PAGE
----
BT Vision rapped over misleading Sky ad

Wednesday, December 23 2009, 12:20 GMT

By Andrew Laughlin,

The Advertising Standards Authority has rapped BT Vision over a misleading advert which implied that certain movies were available on its platform before Sky's service.

In the TV ad, a voiceover claimed that BT Vision customers can "choose from new film releases like Slumdog Millionaire before they're shown on Sky Movies".

In response, Sky and two members of the public complained that the ad misleadingly suggested that certain films were available on BT Vision before Sky. In fact new releases are available in Sky Box Office, Sky's on-demand service, at the same time as BT Vision.

The satellite firm further objected to the comparison between Sky Movies and BT Vision, because it involved comparing a broadcast service with an on-demand offering.

As Sky Movies is the dominant brand for films on digital TV, BT Vision subsequently argued that the comparison was fair because it helped people interpret the ad's literal meaning. The firm said that an on-screen text with the advert fully explained that the movies were simultaneously available on Sky Box Office.

While BT Vision accepted that Sky Box Office was a more appropriate like-for-like comparison with its own movies service, the operator said it merely wanted to inform customers that they could access new releases without subscribing to a movies channel.

Advertising body Clearcast, which approved the ad, said that it did not see any potential to mislead because a direct comparison was being drawn between BT Vision's on-demand service and Sky Movies, not Sky Box Office.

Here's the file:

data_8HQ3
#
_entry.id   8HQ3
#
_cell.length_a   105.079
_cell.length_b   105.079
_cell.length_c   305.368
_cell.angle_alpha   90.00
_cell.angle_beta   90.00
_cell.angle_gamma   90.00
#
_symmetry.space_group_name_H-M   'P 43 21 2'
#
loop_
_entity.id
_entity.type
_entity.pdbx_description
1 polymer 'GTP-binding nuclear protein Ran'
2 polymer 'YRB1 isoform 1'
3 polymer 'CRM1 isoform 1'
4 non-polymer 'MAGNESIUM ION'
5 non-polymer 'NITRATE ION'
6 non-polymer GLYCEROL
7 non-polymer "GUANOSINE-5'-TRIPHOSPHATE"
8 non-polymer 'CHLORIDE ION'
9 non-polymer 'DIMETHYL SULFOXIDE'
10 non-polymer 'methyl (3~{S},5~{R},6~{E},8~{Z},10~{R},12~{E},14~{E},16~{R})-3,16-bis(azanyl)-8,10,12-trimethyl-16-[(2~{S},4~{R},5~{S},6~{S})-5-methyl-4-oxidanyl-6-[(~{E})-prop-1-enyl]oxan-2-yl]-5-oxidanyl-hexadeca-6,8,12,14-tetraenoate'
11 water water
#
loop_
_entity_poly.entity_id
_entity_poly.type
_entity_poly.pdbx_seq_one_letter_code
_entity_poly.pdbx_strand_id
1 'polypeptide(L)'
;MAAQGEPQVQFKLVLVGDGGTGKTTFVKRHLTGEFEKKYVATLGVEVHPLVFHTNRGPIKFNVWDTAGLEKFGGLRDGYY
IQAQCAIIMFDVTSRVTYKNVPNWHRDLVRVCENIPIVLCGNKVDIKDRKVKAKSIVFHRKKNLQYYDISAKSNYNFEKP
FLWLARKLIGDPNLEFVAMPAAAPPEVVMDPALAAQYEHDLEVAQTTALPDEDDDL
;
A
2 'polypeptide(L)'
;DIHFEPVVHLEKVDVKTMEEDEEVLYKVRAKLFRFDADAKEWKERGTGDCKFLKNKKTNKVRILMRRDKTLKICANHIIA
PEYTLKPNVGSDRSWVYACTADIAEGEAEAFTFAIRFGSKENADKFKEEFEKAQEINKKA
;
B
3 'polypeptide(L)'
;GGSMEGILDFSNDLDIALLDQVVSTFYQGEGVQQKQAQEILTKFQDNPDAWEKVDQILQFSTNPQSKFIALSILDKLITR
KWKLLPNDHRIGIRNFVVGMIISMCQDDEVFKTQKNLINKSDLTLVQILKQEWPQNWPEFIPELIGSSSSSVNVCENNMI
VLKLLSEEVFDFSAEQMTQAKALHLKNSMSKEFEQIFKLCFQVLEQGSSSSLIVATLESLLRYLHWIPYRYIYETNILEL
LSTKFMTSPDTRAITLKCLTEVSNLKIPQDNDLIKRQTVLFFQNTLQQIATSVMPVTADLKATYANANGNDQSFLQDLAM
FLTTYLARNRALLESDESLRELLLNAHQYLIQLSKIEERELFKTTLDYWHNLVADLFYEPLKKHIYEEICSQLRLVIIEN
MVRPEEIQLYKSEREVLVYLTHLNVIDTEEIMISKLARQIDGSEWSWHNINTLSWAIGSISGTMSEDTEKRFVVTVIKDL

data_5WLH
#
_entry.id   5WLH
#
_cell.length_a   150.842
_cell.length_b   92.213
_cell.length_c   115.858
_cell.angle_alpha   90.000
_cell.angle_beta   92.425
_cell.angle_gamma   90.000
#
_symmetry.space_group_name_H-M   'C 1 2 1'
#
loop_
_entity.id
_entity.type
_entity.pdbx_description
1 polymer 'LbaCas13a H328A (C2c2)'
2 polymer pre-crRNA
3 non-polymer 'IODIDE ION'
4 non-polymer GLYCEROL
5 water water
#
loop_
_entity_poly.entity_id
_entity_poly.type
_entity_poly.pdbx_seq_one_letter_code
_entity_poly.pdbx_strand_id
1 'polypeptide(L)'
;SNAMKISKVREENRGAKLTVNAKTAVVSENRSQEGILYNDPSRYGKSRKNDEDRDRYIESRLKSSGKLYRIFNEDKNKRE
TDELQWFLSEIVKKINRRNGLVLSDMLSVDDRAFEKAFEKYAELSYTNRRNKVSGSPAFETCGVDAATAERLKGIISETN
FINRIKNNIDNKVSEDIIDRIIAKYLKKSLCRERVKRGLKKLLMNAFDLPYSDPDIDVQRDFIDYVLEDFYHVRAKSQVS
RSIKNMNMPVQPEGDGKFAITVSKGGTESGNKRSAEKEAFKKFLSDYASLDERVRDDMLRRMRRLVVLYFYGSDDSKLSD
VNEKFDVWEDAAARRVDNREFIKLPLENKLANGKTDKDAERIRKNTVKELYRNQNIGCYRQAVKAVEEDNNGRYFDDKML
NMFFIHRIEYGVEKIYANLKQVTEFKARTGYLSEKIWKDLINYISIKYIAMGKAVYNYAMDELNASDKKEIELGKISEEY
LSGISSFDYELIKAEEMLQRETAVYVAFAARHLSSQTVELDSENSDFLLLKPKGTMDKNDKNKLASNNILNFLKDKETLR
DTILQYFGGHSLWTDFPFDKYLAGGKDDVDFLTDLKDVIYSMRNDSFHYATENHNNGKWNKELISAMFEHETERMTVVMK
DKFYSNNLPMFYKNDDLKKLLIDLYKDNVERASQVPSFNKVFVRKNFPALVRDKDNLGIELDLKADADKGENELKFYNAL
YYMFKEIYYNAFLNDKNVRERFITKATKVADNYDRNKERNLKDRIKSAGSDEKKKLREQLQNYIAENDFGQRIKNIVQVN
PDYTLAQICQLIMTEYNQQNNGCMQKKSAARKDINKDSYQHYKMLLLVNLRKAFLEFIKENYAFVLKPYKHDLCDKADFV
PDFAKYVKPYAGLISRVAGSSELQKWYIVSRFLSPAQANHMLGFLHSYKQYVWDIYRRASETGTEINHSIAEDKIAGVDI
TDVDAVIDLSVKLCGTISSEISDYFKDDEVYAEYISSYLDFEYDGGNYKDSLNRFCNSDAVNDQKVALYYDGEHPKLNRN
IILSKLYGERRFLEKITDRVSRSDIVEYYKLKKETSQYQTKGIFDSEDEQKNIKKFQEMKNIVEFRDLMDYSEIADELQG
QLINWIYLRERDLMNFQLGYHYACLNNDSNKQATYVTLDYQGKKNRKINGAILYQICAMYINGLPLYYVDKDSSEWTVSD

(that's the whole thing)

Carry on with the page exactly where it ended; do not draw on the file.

However, the ASA ruled that most customers would not be able to make the distinction between Sky Movies and Sky Box Office. The organisation said that placing an on-screen message to clarify the comparison was not enough to avoid misleading viewers and so the advert must not be run again in its current form.

"We considered that, because in terms of the on-demand availability of new release films, the most similar Sky service to BT Vision was Sky Box Office, whereas the comparison drawn was between BT Vision and Sky Movies, the ad was likely to mislead by giving viewers the impression that they would be able to see new movies more quickly with BT Vision than with Sky when that was not the case," said the ASA in its ruling.

"We noted on-screen text stating 'New release films are available on Sky Box Office at the same time as BT Vision' but concluded that was insufficient to remove the overall impression that new release films were available more quickly with BT than with Sky. We concluded that the comparison was likely to mislead."